The patterned hooting of owls may serve one or more functions including repulsion of territorial invaders, attraction of potential mates, and stimulation of the mate. In this study I looked For characteristics in the Tawny Owl hoot which might convey information on the signaller's quality or that of its territory to potential mates and rivals. I therefore analysed relationships between hooting rate, hoot harshness and 13 structural features of the hoots of 22 territory-defending male Tawny Owls on the one hand, and male RHP (i.e., aggressiveness in response to playback), territory size, stability, patchiness, fragmentation and owl reproductive output on each territory on the other. Hooting rate, hoot harshness and rhythm were all related to male RHP, but not to any measure of territory quality. These features therefore appeared to reflect aspects of male competitive potential, i.e. the male's quality as a defender. By contrast, duration and frequency range of notes were related to reproductive output and territory stability, possibly signalling better territories in terms of resources and better male parental performance. Males involved in territorial contests increased their hooting rate when females joined them in a communal response. This more conspicuous display, rather than functioning as a mate guarding strategy, may be interpreted as a means of influencing female choice directly.

Correlates of hoot rate and structure in male Tawny Owls Strix aluco: implications for male rivalry and female mate choice

GALEOTTI, PAOLO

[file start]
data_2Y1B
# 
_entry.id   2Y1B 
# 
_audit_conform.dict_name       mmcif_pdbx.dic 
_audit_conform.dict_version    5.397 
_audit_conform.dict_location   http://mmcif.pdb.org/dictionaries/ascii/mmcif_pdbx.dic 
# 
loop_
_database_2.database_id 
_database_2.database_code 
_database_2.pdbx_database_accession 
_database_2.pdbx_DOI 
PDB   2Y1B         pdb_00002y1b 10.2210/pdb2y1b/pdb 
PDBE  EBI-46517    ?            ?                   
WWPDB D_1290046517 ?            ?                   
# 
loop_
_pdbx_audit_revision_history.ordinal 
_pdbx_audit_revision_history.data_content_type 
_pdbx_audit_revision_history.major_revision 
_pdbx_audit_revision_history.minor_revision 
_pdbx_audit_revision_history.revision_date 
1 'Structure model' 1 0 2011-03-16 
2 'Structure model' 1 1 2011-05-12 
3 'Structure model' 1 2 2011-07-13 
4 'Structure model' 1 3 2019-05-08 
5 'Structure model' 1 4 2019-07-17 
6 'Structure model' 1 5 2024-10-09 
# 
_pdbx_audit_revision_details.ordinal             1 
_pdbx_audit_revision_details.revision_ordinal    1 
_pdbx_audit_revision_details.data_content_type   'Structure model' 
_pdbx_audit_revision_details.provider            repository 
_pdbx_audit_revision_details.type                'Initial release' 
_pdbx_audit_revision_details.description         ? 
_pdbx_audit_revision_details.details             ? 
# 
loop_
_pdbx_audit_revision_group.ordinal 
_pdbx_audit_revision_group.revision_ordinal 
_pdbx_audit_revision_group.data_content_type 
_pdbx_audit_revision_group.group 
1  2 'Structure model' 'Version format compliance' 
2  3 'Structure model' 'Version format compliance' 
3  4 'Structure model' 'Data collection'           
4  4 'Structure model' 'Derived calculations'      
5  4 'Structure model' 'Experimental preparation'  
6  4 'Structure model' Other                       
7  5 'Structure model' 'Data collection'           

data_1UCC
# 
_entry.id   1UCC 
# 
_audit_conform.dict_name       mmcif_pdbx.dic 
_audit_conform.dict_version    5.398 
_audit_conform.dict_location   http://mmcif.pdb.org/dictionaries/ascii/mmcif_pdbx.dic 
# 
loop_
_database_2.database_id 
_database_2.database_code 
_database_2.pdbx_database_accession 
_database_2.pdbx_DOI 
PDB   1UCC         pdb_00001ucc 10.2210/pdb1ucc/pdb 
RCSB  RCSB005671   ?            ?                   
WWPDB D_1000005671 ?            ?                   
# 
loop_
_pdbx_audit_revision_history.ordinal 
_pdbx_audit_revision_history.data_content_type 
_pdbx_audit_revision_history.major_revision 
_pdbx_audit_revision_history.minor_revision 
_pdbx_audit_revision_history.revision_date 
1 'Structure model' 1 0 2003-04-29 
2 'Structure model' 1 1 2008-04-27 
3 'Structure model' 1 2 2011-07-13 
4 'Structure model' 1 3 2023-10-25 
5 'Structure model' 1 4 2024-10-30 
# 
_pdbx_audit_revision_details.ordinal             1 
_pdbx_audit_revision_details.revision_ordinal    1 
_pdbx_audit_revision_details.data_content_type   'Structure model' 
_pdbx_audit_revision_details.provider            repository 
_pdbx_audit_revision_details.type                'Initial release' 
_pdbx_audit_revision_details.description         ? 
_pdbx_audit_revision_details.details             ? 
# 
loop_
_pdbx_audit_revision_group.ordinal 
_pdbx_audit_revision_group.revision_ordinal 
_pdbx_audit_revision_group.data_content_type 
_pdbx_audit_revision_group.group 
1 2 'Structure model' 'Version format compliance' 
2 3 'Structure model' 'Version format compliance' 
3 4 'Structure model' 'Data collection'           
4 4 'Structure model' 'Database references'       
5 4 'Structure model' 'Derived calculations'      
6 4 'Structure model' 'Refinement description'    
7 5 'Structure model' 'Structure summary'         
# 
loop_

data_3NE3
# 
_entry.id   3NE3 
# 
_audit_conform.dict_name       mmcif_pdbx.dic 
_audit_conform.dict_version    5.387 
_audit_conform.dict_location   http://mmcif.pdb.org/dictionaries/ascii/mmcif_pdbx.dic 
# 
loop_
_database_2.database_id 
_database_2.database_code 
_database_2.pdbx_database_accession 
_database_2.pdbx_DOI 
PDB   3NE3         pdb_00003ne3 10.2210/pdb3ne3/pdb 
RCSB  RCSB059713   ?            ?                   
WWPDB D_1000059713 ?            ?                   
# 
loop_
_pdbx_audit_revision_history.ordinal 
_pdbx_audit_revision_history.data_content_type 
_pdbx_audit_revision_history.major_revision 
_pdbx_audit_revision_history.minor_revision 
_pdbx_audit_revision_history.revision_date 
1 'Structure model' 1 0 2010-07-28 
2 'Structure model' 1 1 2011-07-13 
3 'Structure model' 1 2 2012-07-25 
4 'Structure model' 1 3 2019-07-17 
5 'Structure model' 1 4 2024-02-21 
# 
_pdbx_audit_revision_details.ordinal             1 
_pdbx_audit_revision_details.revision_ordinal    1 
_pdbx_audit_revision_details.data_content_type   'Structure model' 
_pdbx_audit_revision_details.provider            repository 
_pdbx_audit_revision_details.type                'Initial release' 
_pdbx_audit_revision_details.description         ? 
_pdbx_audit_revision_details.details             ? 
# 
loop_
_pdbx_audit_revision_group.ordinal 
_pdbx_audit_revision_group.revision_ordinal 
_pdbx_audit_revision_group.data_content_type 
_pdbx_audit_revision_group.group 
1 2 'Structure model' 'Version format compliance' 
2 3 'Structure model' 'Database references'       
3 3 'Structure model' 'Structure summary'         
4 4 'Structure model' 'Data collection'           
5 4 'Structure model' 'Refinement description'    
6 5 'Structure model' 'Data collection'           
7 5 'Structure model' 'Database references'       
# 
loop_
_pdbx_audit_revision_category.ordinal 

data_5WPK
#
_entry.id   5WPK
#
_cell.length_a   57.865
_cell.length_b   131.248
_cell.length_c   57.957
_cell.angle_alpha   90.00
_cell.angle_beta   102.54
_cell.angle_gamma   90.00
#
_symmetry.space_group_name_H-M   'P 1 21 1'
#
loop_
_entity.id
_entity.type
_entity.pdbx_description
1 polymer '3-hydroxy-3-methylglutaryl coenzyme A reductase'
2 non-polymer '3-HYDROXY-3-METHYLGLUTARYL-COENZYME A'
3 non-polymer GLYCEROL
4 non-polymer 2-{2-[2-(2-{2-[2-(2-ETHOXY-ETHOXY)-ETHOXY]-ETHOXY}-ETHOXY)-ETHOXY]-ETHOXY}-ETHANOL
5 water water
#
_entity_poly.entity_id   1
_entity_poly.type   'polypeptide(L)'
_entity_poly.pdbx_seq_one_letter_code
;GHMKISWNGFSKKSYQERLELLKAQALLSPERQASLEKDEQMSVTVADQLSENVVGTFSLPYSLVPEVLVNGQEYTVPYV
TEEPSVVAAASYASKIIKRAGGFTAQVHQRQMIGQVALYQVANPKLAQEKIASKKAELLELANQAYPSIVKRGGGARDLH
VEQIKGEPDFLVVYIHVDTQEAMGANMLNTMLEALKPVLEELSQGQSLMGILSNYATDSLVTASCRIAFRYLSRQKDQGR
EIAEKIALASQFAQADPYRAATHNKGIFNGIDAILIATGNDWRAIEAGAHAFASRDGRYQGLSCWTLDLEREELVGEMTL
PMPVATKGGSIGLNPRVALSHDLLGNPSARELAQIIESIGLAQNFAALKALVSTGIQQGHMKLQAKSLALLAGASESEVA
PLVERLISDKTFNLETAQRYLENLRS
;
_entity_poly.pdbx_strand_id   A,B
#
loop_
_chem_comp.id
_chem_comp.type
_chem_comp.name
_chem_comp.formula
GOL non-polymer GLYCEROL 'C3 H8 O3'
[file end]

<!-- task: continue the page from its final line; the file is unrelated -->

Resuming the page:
1998

Abstract

The patterned hooting of owls may serve one or more functions including repulsion of territorial invaders, attraction of potential mates, and stimulation of the mate. In this study I looked For characteristics in the Tawny Owl hoot which might convey information on the signaller's quality or that of its territory to potential mates and rivals. I therefore analysed relationships between hooting rate, hoot harshness and 13 structural features of the hoots of 22 territory-defending male Tawny Owls on the one hand, and male RHP (i.e., aggressiveness in response to playback), territory size, stability, patchiness, fragmentation and owl reproductive output on each territory on the other. Hooting rate, hoot harshness and rhythm were all related to male RHP, but not to any measure of territory quality. These features therefore appeared to reflect aspects of male competitive potential, i.e. the male's quality as a defender. By contrast, duration and frequency range of notes were related to reproductive output and territory stability, possibly signalling better territories in terms of resources and better male parental performance. Males involved in territorial contests increased their hooting rate when females joined them in a communal response. This more conspicuous display, rather than functioning as a mate guarding strategy, may be interpreted as a means of influencing female choice directly.
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Utilizza questo identificativo per citare o creare un link a questo documento: http://hdl.handle.net/11571/109304
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